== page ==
In 1530, the nine-year-old Sigismund Augustus, son of Sigismund I the Old and his second wife Bona Sforza was crowned as co-ruler of Poland-Lithuania alongside his father. That same year he was also engaged with his four-year-old cousin Elizabeth of Austria, daughter of Anna Jagellonica, Queen of Germany, Bohemia, and Hungary. On 5 May 1543 then 16-year-old Elizabeth married 22-year-old Sigismund Augustus. The king, who already had several mistresses, did not find Elizabeth attractive and continued to have extramarital affairs.
In the course of the year 1545, on June 15th, the young queen Elizabeth died of an epileptic seizure in Vilnius. Her body filled with lime was awaiting the king's arrival from Kraków on July 24, over one month after her death. On August 25, 1545 the body of Elizabeth was buried in Saint Casimir Chapel of the Vilnius Cathedral. After half a year, on January 9, 1546, in Kraków, Seweryn Boner, the commissioner of Sigismund Augustus, signed a contract with the sculptor Giovanni Maria Mosca called Padovano, to create a tombstone for Elizabeth. Padovano, born in Padua and summoned to Sigismund I's court in 1529, became the main sculptor in Kraków after the tragic death of Bartolommeo Berrecci, murdered in 1537 by another jealous Italian artist. He created several tombstones for Vilnius Cathedral, including most probably tombstone for Vytautas the Great, commissioned by Bona Sforza. As early as 1546 Padovano undertook, together with Giovanni Cini, to create the tombstone for Elizabeth.
Sometime in 1547, in spite of his mother's disapproval, Sigismund Augustus secretly wed his mistress Barbara Radziwill, she died however on 8 May 1551 in Kraków, five months after long battled coronation, of syphilis, cancer or poisoned by Bona. Barbara asked to be buried in Vilnius and her body was transported to Vilnius Cathedral, where she was buried on 23 June next to Sigismund Augustus' first wife. One of her state portraits (a copy in the Royal Castle in Warsaw, inventory R-ZKW-161), which was probaly used as model for the tomb monument, reflects her great love for precious stones and pearls. She was depicted in a traditional wimple of a married woman covered with pearls and gold-diamond brooches, gold-diamond pendant on a gold chain with a large pearl, comparable with famous La Peregrina or the Tudor pearl, and another gold chain with a precious stone cameo with a bust of her husband, most probably created by Jacopo Caraglio, court goldsmith and medallist of Sigismund Augustus.
In January 1552, Jan Lutomierski, royal court treasurer, ordered 8 blocks of red "marble" (Adnet limestone) in Salzburg from Rupert Beyr (pro sepulchro Ser. olim Dominae D. Reginae Barbarae marmores octo iuxta ...), together with one block for the monument of Bishop Samuel Maciejowski in the Wawel Cathedral. The marble was transported to Kraków, from where, after preliminary processing, the blocks were floated down the Vistula to Gdańsk and Königsberg, then up the Nemunas and Neris rivers to the capital of the Grand Duchy of Lithuania covering a total of over 1,500 km. On June 24, 1552 the tomb monument of Queen Elizabeth, created in Kraków, was brought to Vilnius and put in storage in the Franciscan monastery, and on April 18, 1553, Lutomierski signed a contract with Padovano with an advance payment of 280 florins for execution of the monument to Queen Barbara (convenit cum Joanne Maria, Italo lapicida, de labore sepulchri Ser. olim D.D. Barbarae ...). The main sculptural work Padovano performed together with Giovanni Cini on site, in Vilnius. The final bill of 971 florins and 13 groszy for the monuments to both queens was issued in 1562 (In sepulchrum et marmores Serenissimarum Elizabethae et Barbarae Reginarum).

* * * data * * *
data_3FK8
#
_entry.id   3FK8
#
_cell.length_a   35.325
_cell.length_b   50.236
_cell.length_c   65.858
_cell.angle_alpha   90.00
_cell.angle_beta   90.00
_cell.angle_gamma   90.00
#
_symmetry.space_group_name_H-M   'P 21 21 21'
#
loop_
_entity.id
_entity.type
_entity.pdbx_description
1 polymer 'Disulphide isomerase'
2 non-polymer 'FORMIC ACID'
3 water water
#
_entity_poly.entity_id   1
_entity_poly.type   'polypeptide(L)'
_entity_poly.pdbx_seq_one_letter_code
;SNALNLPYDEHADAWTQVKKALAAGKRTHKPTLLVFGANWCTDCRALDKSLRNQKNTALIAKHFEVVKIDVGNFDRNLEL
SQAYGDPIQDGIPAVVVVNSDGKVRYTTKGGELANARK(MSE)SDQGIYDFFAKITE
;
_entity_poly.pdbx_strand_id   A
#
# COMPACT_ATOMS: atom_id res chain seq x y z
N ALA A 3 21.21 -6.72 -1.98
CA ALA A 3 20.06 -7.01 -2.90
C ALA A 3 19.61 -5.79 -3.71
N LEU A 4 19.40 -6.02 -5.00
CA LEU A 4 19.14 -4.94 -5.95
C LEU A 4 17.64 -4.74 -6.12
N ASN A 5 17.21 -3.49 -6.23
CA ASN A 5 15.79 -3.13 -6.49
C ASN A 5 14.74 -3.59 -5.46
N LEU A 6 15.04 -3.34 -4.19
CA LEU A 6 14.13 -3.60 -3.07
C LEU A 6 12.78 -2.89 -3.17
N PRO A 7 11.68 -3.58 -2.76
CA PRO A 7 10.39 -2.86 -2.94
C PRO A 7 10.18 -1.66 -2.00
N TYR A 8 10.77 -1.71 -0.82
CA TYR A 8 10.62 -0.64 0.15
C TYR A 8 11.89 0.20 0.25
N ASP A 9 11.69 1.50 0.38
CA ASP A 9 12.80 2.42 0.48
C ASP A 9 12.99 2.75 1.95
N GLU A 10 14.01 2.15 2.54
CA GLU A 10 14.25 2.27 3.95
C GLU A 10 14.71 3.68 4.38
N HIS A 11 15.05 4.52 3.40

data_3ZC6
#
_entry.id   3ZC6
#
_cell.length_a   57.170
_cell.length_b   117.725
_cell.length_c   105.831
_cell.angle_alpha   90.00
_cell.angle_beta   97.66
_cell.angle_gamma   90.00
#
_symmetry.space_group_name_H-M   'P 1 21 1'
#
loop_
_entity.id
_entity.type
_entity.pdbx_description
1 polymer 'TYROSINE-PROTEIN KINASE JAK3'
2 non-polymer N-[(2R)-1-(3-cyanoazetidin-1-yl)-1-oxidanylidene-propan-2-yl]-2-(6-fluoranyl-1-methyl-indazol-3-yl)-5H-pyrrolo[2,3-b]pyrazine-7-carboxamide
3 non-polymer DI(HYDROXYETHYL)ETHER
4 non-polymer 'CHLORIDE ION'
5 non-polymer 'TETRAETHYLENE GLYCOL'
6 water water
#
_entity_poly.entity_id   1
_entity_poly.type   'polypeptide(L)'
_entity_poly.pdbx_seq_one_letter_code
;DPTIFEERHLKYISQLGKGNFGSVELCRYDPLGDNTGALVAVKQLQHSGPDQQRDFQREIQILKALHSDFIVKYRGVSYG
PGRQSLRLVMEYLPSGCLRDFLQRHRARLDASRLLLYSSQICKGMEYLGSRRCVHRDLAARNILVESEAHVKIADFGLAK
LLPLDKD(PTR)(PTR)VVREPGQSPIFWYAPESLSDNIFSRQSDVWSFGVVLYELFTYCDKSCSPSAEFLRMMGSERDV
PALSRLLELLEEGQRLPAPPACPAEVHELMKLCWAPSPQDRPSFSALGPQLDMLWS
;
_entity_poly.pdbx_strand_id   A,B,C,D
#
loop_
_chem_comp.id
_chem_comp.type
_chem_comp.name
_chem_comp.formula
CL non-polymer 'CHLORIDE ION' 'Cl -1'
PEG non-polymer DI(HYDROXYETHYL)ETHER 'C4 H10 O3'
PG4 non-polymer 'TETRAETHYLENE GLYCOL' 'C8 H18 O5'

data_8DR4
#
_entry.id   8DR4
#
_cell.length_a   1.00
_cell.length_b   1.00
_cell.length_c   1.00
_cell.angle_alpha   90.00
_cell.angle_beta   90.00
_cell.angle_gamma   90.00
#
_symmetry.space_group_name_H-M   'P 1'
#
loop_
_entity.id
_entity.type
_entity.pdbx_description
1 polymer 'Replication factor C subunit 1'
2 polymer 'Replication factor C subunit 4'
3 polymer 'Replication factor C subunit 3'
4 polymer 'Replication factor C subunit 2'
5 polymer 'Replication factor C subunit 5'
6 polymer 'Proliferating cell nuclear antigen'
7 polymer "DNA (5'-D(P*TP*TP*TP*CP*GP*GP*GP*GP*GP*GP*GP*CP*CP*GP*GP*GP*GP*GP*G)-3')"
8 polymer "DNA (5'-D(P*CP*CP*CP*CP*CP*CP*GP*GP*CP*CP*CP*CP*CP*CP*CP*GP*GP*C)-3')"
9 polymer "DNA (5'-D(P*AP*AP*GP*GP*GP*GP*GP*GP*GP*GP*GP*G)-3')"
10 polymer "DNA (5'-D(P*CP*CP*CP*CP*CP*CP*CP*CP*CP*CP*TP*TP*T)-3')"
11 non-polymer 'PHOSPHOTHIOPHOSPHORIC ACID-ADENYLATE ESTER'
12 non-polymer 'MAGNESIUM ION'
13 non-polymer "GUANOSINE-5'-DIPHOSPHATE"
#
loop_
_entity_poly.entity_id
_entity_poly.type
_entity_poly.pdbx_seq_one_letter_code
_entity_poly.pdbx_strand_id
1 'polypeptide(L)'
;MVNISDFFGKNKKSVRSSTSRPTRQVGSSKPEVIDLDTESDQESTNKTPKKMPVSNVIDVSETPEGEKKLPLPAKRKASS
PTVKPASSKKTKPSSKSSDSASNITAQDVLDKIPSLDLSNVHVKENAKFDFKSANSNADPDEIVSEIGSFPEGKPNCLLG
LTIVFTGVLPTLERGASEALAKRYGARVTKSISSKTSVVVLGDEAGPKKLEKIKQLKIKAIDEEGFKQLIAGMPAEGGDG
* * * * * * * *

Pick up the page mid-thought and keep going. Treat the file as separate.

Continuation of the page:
Similar to Maciejowski's monument, created by Padovano in 1552, the royal tombs in the form of arcosolium (an arched recess), undoubtedly portrayed the deceased queens' in the fashionable "Sansovino pose", referring to the statues of Roman courtesans of the Flavian era, sleeping above the sarcophagus and turned towards the viewer. It was a revival of the Etruscan models, as opposed to the traditional medieval model which saw the deceased lying in a more rigid way and celebrating a dead person, in favor of a new conception exalting the living person. The works inspired later realisations, like monument to Barbara Tarnowska in Tarnów from the 1550s, monument to Elżbieta Zebrzydowska in Kielce, created by Padovano after 1553, monument to Urszula Leżeńska by Jan Michałowicz of Urzędów in Brzeziny, created between 1563-1568 or monument to Barbara Górka by Girolamo Canavesi in Poznań, executed after 1574.
In the last years of his reign Sigismund Augustus decided to built in the Vilnius Lower Castle, on the site of the former medieval chapel of St. Anne, destroyed by a fire in 1530, the new church of St. Anne and St. Barbara as a mausoleum for his wives. The coffins of the two queens were to be stored in Vilnius Cathedral, only until the construction of the church would be accomplished, which the monarch expressed in his last will: